As reported here last month, Israel’s initial battle with the new coronavirus actually went rather well. A few wise decisions, quickly deduced from Italy’s horrific experience, allowed Israel to close its borders early and limit the spread of the virus. The number of cases remained relatively low (around 20,000, or 460 per million) and so did the mortality rate (about 1.5% of all cases). But then things changed – and not for the better.
The Warning Signs Were There
In retrospect, the alarming signs had all been there. When Prime Minister Benjamin Netanyahu’s government decided to end the country’s general lockdown in late April and quite quickly resume business as usual, most experts warned that this was happening too soon.
Two decisions in particular, received criticism and in retrospect had indeed created most of the damage. The first decision allowed all schools, from kindergarten to high school to get back to class without any restricting measures. Israeli schools are the densest in the OECD and very soon, they turned into hubs of infection.
The second decision allowed attendance at weddings as high as 250 participants. If that isn’t enough, then many families – in a rather typical Israeli behavior – actually invited 750 people to their celebrations, dividing the venues into three sub-areas, but not really bothering to make sure that these restrictions were respected. The end result? Multi-generational greater family infections, where participants returned to their respective hometowns and made sure small fires of illness soon rekindled all around the country.
Cases Rise in Mid-July
By late July, the number of new daily cases rose as high as 1,500-1,800 – a new Israeli record, relatively almost equivalent to the United States, where the disease had already become completely out of control. Israel’s lack of preparation for the next stage of the battle meant that it is now facing a second wave of COVID-19, while other countries are hardly getting over the first.
Earlier on, Israel planned to co-ordinate its actions with Austria, a country with a similar population, which had been hit by the pandemic about 10 days earlier. This allowed the Israeli government enough time to learn from the Austrian experience. But the plan never materialized: Israel rushed forward in order to revive its economy, while the more cautious Austria has yet to encounter a significant second wave.
A Second Lockdown is Possible in Israel
Israel also never bothered to establish a sufficient epidemiological organization, which would help test, trace and isolate new cases and thus prevent a rise in infections. Various countries, from South Korea to Germany have adopted such methods. All the Israeli teams of advisors recommended that this was a basic condition for lifting restrictions, but hardly anything happened. Wasn’t this supposed to be the “start-Up nation”, ready for any scientific or technological challenge? How did this happen and why is the country considering a second lockdown in an urgent attempt to bend down the curve?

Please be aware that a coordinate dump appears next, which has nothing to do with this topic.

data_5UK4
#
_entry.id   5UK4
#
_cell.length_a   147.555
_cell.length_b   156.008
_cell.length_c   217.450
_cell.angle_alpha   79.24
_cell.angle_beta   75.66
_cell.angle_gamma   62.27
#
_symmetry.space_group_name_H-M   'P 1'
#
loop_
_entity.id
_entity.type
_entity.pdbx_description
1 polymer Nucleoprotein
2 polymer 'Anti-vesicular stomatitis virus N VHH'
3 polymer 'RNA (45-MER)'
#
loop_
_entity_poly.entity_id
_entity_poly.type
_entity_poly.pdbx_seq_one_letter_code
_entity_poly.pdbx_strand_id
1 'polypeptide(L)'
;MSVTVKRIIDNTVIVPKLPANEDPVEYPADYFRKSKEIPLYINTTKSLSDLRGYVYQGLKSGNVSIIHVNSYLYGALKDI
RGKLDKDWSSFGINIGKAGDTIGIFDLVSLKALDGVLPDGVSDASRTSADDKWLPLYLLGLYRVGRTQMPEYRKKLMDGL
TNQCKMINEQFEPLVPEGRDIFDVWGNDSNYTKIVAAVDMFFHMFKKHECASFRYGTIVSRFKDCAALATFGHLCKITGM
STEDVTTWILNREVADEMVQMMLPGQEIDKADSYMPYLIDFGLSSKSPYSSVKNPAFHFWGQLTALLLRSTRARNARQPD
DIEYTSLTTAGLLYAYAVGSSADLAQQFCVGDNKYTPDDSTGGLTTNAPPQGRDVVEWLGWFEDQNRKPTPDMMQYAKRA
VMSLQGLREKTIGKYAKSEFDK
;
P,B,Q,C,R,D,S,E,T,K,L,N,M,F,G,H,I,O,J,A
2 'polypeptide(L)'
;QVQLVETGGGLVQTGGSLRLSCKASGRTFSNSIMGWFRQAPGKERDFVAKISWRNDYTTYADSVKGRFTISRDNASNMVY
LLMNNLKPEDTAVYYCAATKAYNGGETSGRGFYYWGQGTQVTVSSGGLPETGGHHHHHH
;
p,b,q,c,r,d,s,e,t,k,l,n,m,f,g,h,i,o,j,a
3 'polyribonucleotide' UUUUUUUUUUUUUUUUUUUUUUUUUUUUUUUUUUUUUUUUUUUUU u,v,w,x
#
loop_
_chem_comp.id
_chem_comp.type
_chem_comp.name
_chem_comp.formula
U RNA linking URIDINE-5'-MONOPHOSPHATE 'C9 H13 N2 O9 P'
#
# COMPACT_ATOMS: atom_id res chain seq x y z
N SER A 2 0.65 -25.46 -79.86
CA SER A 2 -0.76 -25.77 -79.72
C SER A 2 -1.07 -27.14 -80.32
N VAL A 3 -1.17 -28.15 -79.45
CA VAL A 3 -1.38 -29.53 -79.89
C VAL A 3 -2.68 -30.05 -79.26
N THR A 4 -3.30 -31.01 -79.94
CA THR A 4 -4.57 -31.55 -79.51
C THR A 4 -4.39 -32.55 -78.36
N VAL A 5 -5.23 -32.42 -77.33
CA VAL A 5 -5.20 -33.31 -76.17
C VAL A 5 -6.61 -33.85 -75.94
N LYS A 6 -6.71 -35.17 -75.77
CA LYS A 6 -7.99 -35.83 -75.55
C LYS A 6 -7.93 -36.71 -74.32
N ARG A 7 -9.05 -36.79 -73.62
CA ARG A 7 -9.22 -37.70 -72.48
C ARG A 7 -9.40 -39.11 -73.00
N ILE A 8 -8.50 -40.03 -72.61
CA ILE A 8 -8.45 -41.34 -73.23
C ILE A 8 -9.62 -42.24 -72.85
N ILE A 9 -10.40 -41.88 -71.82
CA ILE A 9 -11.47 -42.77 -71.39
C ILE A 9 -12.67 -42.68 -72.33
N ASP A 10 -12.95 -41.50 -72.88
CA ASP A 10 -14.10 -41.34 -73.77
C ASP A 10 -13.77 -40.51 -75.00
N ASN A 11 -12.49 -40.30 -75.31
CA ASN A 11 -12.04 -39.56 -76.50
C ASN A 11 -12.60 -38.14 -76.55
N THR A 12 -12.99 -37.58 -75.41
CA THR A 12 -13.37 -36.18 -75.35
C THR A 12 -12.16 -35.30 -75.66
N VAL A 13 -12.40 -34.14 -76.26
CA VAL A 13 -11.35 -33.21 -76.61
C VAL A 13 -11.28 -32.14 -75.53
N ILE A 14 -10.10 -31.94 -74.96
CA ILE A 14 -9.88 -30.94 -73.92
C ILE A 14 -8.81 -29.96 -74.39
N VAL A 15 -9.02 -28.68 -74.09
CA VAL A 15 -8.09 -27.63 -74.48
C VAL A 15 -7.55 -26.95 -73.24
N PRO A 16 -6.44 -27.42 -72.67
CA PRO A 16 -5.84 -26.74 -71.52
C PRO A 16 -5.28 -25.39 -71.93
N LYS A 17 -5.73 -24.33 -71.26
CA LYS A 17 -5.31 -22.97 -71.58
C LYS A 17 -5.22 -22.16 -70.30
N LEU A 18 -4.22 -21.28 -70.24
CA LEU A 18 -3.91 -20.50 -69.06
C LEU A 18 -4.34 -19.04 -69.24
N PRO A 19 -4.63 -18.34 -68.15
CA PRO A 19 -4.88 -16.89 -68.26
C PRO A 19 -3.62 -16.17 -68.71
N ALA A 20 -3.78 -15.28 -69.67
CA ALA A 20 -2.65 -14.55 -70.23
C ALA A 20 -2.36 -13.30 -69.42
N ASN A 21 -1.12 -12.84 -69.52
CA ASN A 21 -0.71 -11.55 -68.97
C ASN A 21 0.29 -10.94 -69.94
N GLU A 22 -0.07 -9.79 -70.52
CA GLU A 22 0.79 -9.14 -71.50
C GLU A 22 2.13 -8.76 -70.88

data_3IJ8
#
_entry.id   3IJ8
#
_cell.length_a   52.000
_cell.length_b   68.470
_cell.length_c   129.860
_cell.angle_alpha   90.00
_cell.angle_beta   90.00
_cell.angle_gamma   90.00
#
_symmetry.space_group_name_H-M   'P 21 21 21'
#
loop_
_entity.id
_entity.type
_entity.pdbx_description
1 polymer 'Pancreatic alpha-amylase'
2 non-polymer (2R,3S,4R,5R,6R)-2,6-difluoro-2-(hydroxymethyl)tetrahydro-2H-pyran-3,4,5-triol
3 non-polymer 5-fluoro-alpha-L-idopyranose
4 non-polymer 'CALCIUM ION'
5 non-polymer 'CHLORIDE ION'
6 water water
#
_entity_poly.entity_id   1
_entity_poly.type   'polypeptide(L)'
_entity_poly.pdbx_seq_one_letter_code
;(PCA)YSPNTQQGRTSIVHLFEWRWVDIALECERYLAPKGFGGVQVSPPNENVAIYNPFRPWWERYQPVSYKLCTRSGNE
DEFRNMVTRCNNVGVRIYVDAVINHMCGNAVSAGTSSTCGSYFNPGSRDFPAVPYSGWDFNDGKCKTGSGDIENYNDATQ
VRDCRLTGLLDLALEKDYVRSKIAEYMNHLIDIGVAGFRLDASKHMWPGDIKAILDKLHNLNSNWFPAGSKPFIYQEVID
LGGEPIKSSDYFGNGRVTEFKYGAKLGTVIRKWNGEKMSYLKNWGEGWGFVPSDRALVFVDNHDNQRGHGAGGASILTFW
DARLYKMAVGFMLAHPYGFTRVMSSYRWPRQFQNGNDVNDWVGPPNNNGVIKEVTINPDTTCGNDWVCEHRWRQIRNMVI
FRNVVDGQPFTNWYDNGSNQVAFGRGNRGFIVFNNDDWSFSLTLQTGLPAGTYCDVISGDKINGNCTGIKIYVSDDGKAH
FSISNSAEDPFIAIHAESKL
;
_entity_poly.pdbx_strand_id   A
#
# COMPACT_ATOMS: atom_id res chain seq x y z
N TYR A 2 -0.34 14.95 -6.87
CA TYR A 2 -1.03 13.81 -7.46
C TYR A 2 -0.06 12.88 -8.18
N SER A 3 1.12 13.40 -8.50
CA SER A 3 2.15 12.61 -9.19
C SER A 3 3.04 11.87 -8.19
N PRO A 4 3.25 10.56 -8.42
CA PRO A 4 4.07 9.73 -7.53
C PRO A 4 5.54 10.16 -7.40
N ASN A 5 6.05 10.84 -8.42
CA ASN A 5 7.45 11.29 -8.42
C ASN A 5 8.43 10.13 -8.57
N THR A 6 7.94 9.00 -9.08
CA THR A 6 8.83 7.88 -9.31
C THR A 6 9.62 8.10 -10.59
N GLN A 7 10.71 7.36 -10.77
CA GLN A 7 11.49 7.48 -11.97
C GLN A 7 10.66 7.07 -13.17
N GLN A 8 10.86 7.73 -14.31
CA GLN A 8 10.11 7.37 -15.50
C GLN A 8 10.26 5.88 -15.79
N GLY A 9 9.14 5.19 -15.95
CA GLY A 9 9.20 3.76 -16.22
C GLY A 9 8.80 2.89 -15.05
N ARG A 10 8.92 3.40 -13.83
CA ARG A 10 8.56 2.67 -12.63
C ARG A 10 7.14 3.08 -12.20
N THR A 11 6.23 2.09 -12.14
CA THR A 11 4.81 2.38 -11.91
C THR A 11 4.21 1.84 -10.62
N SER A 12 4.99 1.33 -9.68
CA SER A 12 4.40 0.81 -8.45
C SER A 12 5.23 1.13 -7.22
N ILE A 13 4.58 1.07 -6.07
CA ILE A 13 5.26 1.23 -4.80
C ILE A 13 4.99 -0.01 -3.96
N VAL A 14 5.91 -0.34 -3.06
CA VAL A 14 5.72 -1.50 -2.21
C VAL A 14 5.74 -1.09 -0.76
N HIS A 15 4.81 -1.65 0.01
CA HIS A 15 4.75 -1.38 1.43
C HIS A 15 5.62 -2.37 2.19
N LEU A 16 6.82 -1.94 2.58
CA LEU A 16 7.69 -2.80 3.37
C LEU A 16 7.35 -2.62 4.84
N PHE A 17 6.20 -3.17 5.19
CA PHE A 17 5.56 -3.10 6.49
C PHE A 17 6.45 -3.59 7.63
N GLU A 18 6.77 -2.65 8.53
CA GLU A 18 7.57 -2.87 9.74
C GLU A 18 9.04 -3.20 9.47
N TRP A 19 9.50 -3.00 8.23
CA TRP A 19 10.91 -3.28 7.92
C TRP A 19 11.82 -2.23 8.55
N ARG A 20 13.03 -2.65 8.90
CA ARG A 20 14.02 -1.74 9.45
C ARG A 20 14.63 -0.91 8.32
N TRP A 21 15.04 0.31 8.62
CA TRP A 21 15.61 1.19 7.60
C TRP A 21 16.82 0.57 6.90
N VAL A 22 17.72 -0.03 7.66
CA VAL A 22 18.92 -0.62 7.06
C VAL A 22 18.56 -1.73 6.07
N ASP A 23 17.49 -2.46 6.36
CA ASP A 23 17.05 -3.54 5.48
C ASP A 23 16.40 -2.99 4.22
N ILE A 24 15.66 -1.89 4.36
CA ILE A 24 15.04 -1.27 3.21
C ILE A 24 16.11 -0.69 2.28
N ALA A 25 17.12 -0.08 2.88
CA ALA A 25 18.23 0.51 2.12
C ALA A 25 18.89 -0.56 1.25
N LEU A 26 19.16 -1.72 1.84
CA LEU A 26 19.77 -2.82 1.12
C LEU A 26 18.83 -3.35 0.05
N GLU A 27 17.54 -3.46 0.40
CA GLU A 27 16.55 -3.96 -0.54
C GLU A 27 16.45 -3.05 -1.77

The main explanation, unfortunately, has to do with Netanyahu himself. After the virus seemed to be retreating in late April, the prime minister apparently lost interest. He had enough on his plate: persuading his opponents from the Blue and White party to join a national emergency coalition; fighting and undermining the judicial system as his trial for three counts of corruption had been approaching; and trying to persuade the Knesset to approve the funding of some of his outrageous expenses. Netanyahu was so sure he had beaten the virus that he kept bragging leaders from all over the world were calling him for expert advice. This has since turned into a running joke for the Israeli public. The leaders are phoning, it has been said, just to make sure their countries don’t repeat Israel’s silly and costly mistakes.
Netanyahu’s Mistakes Will Have a Price
Now, there will be indeed a price to pay. Netanyahu faces what one of his predecessors, Ariel Sharon, used to call the corales (from Spanish – the bull’s only path into the matador’s arena). On the one hand, he has to stop the virus from spreading, because the Israeli hospital system may crumble under the growing pressure, the way it happened in Lombardi and New York in March. On the other hand, hundreds of thousands of Israelis are either unemployed or have lost their small businesses because of the crisis. They expect the government to help them out, but so far the state’s financial assistance has been limited.
Recently, nightly demonstrations have been held around the PM’s residence in Jerusalem. Many of the participants are young Likud voters. These events have clearly gotten under the Netanyahu family’s skin. Netanyahu’s distress is rather evident. For the first time, he cannot just announce a new election. He may just lose it, as the public seems to have lost faith in the politician that local newspapers nicknamed “the magician.”
And in the background, as always, lurks Iran. A series of mysterious explosions has hit the country since late June. The Iranians blame Israel for the most significant of these, an explosion in the nuclear facility in Natanz. Apparently, it has pushed back the Iranian nuclear program by a year or two. Iran will surely be considering retaliation. If it is successful, Israel and the United States may strike in return. The Middle East is on the verge of a possibly serious military escalation this summer, in spite of the coronavirus demanding most of the different leaders’ attention.